Framework Guides Managers in Structuring Charitable Activities
The right organizational governance structure for community involvement can help firms maximize strategic benefits.
ANN ARBOR, Mich. Companies have a great deal to gain from engaging in activities that benefit the community, such as making charitable donations, organizing employee volunteer programs, giving direct relief to the needy and partnering with nonprofit groups.
Many community initiatives require significant amounts of firm resources and are directly related to the firm's core competencies while others require little participation. Once a company has settled on a specific type of community support, however, it must decide how best to organize and manage that activity.
"When structuring their programs, firms should consider the resources and capabilities they are devoting to the project and the potential for that activity to provide a competitive advantage in the marketplace," says David Hess, assistant professor of business law at the University of Michigan Business School. "Certain community-involvement programs are best done by the firm or through a partnership to achieve the greatest strategic benefit for the company. Other programs can be done through outsourcing to achieve the same benefit to the firm and the community but at a lower cost."
Organizational governance decisions, he says, will be influenced by differences in the strategic goals and potential benefits of various social initiatives, as well as by the costs of the governance mechanism and opportunism (monitoring the behavior of a nonprofit group or charity and enforcing or renegotiating the donee contract).
Hess says that depending on the community activity's relation to the firm's core competencies and contribution to competitive advantage, the company may choose among markets, hierarchies or intermediate forms of governance for the activity. This choice is important because it may affect the strategic benefits the firm receives.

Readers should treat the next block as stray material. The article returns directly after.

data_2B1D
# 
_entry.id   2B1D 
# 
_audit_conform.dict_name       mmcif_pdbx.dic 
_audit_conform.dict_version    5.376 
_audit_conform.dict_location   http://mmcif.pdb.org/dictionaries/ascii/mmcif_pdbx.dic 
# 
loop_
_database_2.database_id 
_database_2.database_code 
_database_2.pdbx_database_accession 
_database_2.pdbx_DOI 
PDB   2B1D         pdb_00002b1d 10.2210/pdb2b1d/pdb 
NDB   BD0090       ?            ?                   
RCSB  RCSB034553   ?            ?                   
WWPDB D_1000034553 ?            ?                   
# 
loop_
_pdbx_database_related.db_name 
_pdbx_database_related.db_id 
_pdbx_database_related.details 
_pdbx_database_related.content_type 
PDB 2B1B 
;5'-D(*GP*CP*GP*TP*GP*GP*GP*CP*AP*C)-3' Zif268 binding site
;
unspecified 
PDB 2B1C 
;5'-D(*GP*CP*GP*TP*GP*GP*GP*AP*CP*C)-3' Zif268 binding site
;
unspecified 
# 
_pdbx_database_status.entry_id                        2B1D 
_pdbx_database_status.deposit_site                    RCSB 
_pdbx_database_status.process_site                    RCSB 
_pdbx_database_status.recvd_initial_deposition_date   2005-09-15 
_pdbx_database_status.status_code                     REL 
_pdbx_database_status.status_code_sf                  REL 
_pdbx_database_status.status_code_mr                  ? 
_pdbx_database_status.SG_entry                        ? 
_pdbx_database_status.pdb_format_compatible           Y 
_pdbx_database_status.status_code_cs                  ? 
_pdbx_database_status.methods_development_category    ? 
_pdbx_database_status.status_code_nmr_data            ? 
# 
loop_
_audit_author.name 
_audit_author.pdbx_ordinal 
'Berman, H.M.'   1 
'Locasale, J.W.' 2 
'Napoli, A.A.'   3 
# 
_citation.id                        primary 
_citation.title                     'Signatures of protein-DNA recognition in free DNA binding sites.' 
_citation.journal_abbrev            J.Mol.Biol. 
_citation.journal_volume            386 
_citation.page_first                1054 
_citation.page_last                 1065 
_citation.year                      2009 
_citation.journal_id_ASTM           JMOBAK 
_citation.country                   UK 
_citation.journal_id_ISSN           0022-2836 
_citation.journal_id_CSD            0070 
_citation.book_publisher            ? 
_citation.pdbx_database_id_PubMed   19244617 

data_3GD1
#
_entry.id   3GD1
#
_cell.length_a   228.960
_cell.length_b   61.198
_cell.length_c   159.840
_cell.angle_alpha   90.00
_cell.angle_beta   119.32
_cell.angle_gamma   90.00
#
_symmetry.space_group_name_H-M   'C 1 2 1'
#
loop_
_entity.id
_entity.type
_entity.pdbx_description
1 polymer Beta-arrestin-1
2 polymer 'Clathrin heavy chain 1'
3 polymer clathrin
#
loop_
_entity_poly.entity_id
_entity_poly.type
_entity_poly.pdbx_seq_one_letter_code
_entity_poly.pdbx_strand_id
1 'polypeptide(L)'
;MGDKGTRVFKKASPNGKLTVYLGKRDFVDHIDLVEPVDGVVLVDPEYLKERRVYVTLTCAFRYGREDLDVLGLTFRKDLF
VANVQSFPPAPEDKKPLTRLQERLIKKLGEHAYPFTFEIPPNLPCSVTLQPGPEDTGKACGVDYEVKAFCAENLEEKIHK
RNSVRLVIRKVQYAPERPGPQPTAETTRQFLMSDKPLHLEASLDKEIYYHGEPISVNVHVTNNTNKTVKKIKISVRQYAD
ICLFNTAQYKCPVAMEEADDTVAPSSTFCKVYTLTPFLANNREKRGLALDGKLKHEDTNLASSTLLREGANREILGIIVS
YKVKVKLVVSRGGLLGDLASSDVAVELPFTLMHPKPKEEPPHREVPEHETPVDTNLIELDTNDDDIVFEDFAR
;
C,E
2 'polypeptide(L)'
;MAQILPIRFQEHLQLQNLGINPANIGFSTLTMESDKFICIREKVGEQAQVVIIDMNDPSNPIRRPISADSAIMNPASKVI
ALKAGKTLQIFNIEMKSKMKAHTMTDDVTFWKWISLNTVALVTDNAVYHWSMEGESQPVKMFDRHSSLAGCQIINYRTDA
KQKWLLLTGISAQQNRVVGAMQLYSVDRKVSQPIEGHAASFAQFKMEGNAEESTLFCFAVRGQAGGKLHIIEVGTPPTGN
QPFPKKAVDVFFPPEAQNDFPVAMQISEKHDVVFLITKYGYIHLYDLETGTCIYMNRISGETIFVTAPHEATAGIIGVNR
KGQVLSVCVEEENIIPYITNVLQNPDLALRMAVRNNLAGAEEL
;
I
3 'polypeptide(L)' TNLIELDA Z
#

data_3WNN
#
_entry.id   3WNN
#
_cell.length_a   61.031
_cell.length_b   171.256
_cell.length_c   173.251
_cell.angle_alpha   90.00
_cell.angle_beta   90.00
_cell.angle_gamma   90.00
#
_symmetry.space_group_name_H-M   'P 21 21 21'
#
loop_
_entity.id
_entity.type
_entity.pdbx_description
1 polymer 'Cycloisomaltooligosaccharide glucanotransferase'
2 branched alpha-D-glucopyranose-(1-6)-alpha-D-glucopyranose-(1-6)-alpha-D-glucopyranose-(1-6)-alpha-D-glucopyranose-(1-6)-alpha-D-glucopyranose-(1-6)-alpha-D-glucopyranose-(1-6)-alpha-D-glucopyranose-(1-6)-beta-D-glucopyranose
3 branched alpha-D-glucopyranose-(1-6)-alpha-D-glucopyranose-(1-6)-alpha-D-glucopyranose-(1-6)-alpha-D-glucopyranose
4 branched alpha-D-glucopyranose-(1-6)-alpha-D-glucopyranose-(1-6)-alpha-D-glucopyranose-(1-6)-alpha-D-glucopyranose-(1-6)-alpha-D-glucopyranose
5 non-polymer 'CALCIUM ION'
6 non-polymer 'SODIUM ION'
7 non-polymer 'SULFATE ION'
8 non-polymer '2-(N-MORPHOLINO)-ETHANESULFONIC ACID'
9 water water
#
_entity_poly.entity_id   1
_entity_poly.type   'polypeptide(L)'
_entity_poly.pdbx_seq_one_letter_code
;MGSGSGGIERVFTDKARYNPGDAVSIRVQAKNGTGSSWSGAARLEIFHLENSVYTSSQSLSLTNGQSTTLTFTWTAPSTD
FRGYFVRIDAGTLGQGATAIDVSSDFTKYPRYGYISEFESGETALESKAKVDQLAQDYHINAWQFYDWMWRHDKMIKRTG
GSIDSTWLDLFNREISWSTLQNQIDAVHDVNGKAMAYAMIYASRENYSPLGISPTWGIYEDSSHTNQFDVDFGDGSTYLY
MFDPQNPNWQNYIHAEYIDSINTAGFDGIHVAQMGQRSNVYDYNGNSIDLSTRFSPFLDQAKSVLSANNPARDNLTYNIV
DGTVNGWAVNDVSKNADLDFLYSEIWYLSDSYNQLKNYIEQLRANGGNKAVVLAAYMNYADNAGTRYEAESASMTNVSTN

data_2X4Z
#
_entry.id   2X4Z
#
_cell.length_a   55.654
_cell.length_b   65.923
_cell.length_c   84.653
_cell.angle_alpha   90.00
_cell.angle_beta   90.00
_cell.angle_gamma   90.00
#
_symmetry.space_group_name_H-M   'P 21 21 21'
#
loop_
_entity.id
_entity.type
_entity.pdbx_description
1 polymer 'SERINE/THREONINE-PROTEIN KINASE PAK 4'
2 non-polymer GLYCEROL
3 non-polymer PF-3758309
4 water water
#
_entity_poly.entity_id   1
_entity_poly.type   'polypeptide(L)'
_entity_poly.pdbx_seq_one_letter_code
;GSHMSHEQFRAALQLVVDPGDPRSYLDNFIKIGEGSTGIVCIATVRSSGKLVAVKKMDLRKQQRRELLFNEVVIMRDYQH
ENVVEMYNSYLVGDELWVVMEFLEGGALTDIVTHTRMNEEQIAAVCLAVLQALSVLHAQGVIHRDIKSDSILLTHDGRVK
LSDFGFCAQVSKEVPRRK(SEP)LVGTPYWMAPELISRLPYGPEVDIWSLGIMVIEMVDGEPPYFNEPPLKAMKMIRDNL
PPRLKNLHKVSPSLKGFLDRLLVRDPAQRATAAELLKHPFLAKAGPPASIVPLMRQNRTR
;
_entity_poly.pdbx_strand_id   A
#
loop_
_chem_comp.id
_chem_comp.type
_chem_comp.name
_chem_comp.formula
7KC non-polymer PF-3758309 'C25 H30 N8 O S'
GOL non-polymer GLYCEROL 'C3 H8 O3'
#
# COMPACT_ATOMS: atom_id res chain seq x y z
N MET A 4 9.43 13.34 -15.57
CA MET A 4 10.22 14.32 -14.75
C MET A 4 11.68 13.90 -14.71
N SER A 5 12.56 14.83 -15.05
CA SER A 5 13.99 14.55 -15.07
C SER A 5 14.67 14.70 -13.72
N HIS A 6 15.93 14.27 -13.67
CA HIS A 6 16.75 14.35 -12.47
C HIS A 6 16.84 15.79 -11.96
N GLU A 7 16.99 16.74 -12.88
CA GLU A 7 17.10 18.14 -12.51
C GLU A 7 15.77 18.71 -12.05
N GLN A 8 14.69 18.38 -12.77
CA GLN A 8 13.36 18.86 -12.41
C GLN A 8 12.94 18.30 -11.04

Simply making donations of cash or products to charities is a market form of governance, whereas organizing and conducting community-involvement projects within the firm represents a hierarchical form. As an intermediate choice, the company may opt for a joint venture or strategic alliance with another organization, such as a community nonprofit group.
Hess presents a quadrant-style framework to guide managers in selecting the organizational governance form that enables their firms to achieve the greatest strategic benefits from social initiatives. These benefits may include creating both a "safety net" for reputation damage and an "opportunity platform" to improve corporate reputation, as well as promoting a corporate culture that can lead to improved performance.
Companies also can benefit by spanning boundaries to gain greater understanding of stakeholder concerns and expectations and by integrating community involvement programs into their long-term development strategies for products and services.
As an example, a firm that does not utilize its specialized resources or knowledge base in a community involvement program and receives no significant strategic benefit, may decide that the added costs of bringing the activity within its boundaries are not justified. In this case, the firm is better off "buying" the activity (market form) by providing donations to a nonprofit organization rather than "making" it by attempting to provide the service directly.
In contrast, if a firm relies on its core competencies for a community program and the initiative provides a potential for competitive advantage, the firm is in the best position to capture the benefits by conducting the activity itself (hierarchical form) rather than outsourcing it.
In cases where resources that provide a competitive advantage are embedded in the relationship between two or more firms or in a firm's alliance with a community group, the preferred choice of governance may be a partnership or joint venture (intermediate form). This cooperative approach enables two organizations to create greater benefits for each other and the community than either would be able to provide alone.
"As firms become involved in projects through corporate social initiatives that require significant commitments of resources, the issue of governance becomes more important, especially with the blurring of lines between what may be considered corporate philanthropy or community involvement and what is done solely for strategic benefits," Hess says.
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